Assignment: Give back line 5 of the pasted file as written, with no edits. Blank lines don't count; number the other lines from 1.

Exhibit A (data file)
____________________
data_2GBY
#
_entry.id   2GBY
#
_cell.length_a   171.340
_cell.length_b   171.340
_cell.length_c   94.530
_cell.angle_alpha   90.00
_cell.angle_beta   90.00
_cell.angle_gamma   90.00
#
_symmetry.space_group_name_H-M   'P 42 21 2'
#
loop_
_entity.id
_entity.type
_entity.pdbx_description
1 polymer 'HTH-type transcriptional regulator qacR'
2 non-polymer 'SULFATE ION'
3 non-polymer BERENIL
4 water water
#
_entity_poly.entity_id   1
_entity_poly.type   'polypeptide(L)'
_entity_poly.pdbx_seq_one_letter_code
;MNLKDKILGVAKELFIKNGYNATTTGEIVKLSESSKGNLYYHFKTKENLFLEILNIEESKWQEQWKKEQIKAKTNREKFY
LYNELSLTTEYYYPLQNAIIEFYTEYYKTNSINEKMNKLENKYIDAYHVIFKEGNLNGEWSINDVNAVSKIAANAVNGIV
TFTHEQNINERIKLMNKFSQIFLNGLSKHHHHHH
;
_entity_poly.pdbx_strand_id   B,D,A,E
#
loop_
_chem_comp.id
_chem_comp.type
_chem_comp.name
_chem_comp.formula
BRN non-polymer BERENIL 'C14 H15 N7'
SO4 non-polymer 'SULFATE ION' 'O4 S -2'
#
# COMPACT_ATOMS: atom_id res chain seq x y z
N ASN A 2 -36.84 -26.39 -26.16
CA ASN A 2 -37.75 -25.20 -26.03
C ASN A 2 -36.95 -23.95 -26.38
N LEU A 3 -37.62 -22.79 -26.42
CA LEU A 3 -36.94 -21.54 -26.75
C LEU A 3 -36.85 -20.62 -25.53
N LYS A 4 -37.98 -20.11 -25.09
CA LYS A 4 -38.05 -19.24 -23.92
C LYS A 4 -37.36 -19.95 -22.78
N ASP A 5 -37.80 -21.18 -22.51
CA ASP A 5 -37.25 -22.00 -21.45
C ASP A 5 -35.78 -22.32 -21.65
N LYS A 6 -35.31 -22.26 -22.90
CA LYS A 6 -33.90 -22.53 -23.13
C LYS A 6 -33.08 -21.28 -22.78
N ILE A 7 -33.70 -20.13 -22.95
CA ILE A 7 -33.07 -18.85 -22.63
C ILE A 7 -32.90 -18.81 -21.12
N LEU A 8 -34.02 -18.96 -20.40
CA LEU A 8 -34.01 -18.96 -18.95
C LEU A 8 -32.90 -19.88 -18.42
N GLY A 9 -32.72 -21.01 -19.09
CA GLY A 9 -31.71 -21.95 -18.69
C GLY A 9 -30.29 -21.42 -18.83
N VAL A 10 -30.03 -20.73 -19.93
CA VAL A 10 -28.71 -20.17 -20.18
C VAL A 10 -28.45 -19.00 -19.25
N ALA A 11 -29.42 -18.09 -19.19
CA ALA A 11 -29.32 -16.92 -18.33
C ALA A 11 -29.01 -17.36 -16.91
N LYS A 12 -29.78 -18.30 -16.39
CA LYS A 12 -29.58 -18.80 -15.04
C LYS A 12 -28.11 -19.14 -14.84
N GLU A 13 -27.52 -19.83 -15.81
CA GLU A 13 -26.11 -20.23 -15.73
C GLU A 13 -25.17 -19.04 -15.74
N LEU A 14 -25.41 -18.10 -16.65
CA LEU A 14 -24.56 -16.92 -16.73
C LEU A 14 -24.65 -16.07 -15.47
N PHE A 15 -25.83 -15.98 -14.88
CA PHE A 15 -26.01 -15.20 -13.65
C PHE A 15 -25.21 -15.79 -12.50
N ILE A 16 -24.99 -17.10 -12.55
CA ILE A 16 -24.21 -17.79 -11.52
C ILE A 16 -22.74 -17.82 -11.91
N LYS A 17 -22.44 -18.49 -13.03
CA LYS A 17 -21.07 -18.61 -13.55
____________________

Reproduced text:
_cell.length_a   171.340